1. This is a reference made by the Central Board of Revenue, New Delhi, under Section 64(1) of the Estate Duty Act, 1953 (as it stood prior to the amendment by the Estate Duty (Amendment) Act of 1958), hereinafter referred to as the Act. The question referred by the Board for the opinion of this Court is as follows:
'Whether on the facts and in the circumstances of the case, the inclusion of the following house properties in the estate of the deceased as property passing or deemed to pass on the death of the deceased under the Estate Duty Act, 1953, is justified in law:--
(i) Afzal Manzil;
(iii) Golaganj ?'
2. The material facts are as follows. The three properties mentioned in the question referred to above, originally, formed a part of the estate of the deceased the late Shri Ishaque Ali Meerza (hereinafter referred to as the deceased) who died on December 2, 1954. The applicant, Shri Abbas Ali Meerza, is the son of the deceased and an accountable person under the Act. The accountable person submitted a return before the Assistant Controller of Estate Duty, Lucknow, for the purpose of assessment of estate duty under the Act The Assistant Controller completed the assessment determining the principal value of the dutiable estate at Rs. 2,11,558. The estate duty payable on the estate was computed at Rs. 10,194.75. The accountable person eventually took the assessment to the Central Board of Revenue in second appeal and contended that the following three properties were not liable to be included in the dutiable estate:
(i) The house named Afzal Manzil:
(ii) the house at Khialiganj;
(iii) the house at Gopalganj;
With regard to the first property, namely, the house named Afzal Manzil, the accountable person contended that it had been gifted by the deceased to his wife Smt. Umatul Kubra by means of an oral Hiba on the 9th August, 1952. more than two years before his death and therefore, it was not liable to be included in the principal value of the estate of the deceased. It was found by the Assistant Controller as a fact that the deceased continued to reside in the house until he died on December 2, 1954 and this was admitted before the Central Board of Revenue. The Board held that as the deceased resided in the gifted property till the date of his death it could not be said that thedonee retained the bona fide possession and enjoyment of the gifted property to the entire exclusion of the donor and, therefore, the case fell within the mischief of Section 10 of the Estate Duty Act and the gifted property must be deemed to have passed on the death of the deceased under that Section.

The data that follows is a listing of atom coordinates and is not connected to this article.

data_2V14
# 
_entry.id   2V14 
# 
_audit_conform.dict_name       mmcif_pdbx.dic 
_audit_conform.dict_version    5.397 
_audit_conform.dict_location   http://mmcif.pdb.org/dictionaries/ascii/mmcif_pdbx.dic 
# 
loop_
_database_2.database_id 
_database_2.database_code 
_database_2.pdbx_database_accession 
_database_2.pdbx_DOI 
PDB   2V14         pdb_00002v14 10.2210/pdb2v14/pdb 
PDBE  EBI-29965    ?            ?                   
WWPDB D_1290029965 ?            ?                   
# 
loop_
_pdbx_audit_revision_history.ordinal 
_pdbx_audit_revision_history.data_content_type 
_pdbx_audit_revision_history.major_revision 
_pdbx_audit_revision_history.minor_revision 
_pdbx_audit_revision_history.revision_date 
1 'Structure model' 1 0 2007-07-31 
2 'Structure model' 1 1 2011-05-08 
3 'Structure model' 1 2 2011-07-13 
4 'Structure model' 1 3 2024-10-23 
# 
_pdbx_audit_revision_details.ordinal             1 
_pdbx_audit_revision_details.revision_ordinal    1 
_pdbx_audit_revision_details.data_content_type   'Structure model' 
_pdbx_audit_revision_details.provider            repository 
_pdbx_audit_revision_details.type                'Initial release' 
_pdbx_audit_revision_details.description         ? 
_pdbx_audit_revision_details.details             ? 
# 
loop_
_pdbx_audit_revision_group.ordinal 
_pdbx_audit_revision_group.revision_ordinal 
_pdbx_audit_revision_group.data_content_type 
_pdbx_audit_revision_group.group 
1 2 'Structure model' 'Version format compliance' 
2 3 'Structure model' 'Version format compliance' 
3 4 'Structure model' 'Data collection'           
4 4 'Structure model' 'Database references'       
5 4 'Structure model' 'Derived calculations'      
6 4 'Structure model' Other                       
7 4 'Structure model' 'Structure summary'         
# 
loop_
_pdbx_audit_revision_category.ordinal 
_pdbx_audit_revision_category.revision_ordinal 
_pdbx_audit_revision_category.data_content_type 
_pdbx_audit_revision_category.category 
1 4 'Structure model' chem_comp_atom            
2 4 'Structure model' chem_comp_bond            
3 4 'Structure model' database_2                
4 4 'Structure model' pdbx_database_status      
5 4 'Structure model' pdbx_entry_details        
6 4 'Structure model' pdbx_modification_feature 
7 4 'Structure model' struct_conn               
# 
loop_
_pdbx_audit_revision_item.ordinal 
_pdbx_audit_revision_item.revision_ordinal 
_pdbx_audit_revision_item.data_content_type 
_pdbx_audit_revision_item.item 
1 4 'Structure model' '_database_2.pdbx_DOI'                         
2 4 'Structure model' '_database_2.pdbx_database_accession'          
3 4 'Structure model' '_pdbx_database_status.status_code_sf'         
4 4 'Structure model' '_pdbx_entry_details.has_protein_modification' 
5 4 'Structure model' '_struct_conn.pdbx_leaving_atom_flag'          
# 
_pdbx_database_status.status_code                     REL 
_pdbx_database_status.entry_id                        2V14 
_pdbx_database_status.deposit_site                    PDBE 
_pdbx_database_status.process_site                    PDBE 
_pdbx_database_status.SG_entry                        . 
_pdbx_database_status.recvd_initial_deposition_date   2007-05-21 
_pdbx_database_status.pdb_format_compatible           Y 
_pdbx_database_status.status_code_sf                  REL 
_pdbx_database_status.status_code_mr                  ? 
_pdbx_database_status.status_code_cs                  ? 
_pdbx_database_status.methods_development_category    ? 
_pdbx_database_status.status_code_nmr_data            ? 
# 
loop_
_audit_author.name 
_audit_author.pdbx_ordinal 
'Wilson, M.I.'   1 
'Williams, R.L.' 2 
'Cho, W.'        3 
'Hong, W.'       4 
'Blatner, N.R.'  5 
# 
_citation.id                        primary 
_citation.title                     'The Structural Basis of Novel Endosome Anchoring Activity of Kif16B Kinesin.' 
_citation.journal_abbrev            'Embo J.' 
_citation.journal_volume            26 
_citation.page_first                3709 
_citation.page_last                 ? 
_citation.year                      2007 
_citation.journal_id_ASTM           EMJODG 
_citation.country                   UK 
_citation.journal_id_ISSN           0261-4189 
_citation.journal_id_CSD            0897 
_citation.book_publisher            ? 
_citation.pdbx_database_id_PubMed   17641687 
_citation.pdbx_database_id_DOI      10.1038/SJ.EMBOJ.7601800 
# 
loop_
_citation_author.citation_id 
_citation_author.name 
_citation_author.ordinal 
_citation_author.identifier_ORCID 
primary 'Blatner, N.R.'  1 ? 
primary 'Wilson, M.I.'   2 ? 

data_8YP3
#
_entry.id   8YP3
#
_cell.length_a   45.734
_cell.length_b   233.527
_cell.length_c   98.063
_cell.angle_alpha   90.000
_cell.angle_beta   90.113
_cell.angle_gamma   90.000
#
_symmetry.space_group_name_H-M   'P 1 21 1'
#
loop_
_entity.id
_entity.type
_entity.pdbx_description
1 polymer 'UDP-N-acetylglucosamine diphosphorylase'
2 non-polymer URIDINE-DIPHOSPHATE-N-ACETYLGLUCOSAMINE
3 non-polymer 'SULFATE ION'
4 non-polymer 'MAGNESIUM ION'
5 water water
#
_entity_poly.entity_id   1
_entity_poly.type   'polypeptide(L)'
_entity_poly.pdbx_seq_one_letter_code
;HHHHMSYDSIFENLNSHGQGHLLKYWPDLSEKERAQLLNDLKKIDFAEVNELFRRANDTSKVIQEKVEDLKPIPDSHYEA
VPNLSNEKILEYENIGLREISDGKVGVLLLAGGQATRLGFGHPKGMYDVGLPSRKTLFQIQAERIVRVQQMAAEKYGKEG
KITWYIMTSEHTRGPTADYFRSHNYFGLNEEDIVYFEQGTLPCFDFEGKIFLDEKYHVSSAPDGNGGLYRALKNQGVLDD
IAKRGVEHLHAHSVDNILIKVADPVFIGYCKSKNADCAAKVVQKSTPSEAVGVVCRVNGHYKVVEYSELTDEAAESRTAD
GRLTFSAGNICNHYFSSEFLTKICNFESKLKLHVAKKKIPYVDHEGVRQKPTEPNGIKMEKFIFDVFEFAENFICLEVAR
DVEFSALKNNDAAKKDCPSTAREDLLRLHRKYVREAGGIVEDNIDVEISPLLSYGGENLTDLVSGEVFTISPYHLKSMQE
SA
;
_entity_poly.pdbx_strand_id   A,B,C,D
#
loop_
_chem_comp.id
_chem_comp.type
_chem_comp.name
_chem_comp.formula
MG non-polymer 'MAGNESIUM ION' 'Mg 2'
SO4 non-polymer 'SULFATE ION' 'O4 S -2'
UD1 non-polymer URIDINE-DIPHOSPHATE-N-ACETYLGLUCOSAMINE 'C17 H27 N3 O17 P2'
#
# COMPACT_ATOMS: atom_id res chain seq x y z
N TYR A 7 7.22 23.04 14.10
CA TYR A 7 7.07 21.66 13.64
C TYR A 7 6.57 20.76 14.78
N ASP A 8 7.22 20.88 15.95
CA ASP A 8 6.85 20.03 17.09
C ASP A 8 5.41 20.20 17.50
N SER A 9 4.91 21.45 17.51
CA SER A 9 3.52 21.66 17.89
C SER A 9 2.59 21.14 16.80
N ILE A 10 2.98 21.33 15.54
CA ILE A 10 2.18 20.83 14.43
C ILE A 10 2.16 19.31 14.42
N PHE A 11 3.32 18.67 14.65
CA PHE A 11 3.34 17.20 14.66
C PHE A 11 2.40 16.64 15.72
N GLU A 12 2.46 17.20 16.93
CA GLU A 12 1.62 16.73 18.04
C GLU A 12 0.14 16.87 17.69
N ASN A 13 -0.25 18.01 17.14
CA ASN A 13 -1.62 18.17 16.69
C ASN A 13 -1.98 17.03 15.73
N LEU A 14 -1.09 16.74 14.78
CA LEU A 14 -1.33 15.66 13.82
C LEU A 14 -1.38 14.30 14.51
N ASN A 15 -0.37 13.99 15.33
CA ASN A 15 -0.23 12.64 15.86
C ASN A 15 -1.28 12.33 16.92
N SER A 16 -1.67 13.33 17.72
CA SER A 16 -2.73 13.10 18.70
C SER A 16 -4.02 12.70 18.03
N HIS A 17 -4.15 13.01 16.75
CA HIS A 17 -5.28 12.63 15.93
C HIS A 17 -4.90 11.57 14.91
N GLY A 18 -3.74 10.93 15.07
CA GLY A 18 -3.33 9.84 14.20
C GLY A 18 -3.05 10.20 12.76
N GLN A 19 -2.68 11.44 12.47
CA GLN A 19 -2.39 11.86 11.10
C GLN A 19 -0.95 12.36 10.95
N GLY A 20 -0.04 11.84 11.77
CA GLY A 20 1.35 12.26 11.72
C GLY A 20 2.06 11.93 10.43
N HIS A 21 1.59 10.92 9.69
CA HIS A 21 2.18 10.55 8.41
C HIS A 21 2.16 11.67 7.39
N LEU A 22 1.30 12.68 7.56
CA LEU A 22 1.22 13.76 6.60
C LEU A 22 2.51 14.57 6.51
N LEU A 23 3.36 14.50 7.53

3. As regards the second property, namely, the house at Khialiganj, the case of the accountable person was that the house had been purchased by Smt. Wazirunnissa Begum, daughter of the deceased, in 1942, out of her own fund. It was alleged that subsequently she migrated to Pakistan and at the time of migration she gifted the house to her minor sister Smt. Nazneen Begum, another daughter of the deceased. The Assistant Controller found that the property had been purchased on the 22nd October. 1942, in the name of Smt. Wazirunnissa when she was a minor and after the purchase there was mutation of the name of the deceased in the first instance and thereafter of the name of Smt. Nazneen Begum. It was also found that in the income-tax returns the deceased continued to return the income from the house as his own income. On these facts, the Assistant Controller held that the property was in fact, purchased by the deceased in the name of Smt. Wazirunnissa who was merely a name-lender. The Appellate Assistant Commissioner further found that there was no evidence of the alleged gift of the property in favour of Smt. Nazneen Begum, the minor daughter of the deceased. The Assistant Controller, therefore, included this property also in the principal value of the estate of the deceased. The Central Board of Revenue upheld the finding of the Assistant Controller in point but granted some reduction in the value of the property as assessed by the Assistant Controller of Estate Duty.